The Oklahoma City Thunder guard has refused to answer questions from Berry Tramel of The Oklahoman and only responded with "next question" during his postgame interview Friday:
"I think it's dangerous for the league," Kerr said of the approach.
Although Westbrook didn't violate any league rules during the exchange, Kerr is concerned about the impact it will have on fans:
"I just feel that we have to be very careful as a league. We're in a good place right now. Very popular. Fans love the game, the social dynamic, the fashion. But more than anything they love the connection they feel to the players. I think it's important for the players to understand that it's a key dynamic to this league. I don't think this is a healthy dynamic, for this league, for any player, any team, any local media, any national media."
Westbrook's problems with Tramel date back to 2015, and the All-Star has refused to answer questions from the reporter. Tramel explained earlier this month that this won't stop him from doing his job at press conferences.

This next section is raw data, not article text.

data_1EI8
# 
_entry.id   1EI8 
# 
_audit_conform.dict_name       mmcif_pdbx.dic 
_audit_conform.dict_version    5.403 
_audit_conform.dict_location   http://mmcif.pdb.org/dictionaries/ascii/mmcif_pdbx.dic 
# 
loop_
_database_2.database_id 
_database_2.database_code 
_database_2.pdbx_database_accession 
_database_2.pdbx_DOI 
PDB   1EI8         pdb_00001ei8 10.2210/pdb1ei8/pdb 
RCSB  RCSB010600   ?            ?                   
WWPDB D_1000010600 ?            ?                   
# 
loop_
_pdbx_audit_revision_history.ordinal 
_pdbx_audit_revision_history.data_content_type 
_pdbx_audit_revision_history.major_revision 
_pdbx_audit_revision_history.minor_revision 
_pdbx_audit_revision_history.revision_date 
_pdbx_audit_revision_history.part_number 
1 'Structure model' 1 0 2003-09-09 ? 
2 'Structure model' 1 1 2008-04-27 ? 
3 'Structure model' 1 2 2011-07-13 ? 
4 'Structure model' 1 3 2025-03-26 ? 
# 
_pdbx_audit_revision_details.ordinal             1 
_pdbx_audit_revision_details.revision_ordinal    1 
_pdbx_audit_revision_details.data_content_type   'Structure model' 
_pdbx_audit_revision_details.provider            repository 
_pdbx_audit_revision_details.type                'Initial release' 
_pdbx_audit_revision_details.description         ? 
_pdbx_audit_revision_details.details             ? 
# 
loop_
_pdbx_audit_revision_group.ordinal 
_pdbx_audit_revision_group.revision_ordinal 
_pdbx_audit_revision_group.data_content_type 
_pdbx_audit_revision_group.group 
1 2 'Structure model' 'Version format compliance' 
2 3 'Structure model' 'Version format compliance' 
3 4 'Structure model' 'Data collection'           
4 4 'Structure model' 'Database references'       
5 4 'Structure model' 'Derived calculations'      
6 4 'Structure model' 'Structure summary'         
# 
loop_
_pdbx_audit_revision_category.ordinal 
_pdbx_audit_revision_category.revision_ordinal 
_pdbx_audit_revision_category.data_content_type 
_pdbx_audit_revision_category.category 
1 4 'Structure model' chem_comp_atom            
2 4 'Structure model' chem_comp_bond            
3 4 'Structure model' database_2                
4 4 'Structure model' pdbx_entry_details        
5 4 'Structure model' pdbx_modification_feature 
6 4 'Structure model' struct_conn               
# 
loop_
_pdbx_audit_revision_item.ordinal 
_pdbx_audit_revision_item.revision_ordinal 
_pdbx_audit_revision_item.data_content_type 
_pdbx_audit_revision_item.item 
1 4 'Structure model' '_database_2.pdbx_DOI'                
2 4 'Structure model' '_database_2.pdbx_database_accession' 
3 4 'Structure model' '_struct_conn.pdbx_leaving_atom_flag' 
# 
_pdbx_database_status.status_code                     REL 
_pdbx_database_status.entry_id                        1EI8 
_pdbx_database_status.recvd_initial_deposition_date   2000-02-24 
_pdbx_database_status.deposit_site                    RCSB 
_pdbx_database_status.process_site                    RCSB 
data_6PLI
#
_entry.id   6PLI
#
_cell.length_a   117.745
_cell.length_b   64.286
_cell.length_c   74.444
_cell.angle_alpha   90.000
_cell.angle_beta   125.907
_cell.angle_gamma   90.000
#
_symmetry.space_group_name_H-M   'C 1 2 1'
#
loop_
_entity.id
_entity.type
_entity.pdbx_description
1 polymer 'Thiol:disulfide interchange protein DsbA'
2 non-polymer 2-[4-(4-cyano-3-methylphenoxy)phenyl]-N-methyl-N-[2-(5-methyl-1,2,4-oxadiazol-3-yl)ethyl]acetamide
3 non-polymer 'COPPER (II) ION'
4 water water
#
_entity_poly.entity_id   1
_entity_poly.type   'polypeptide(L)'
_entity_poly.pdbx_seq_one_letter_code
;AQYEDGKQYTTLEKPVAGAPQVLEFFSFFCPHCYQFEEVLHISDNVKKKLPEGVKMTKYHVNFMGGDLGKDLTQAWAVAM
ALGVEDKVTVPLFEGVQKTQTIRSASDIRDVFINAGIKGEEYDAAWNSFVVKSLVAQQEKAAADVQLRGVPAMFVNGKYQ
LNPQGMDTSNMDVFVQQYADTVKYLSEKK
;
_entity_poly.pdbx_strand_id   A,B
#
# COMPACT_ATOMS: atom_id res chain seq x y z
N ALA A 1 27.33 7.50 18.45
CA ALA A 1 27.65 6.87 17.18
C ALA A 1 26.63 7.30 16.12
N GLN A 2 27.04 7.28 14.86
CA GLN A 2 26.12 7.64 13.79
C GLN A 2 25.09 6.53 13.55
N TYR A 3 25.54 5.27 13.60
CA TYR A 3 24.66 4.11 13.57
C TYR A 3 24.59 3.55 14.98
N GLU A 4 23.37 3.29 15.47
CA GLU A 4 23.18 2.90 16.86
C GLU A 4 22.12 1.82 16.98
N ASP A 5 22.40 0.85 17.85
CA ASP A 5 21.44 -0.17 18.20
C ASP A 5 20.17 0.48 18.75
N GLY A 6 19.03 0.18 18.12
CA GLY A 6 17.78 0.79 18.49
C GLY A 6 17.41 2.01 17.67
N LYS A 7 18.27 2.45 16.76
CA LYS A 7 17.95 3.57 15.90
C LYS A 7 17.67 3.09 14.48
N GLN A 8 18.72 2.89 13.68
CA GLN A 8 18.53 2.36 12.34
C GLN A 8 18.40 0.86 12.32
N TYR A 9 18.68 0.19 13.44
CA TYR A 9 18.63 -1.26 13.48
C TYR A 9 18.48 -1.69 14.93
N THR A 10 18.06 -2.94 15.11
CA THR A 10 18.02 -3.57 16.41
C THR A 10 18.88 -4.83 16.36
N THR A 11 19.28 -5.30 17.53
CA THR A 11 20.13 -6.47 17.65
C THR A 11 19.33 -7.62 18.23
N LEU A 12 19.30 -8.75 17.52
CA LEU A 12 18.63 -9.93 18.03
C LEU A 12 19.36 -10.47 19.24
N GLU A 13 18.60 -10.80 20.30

"I keep asking, with no hope of getting an answer, because the media shouldn't give in to Westbrook's desire to control everything," Tramel said.
Although Kerr agrees that Westbrook should be more open, his reasoning is based on pleasing the audience.
"You've got to feed information to the fans," the coach said.
The NBA is a star-driven league, but a disconnect between those players and the fans could hurt its popularity.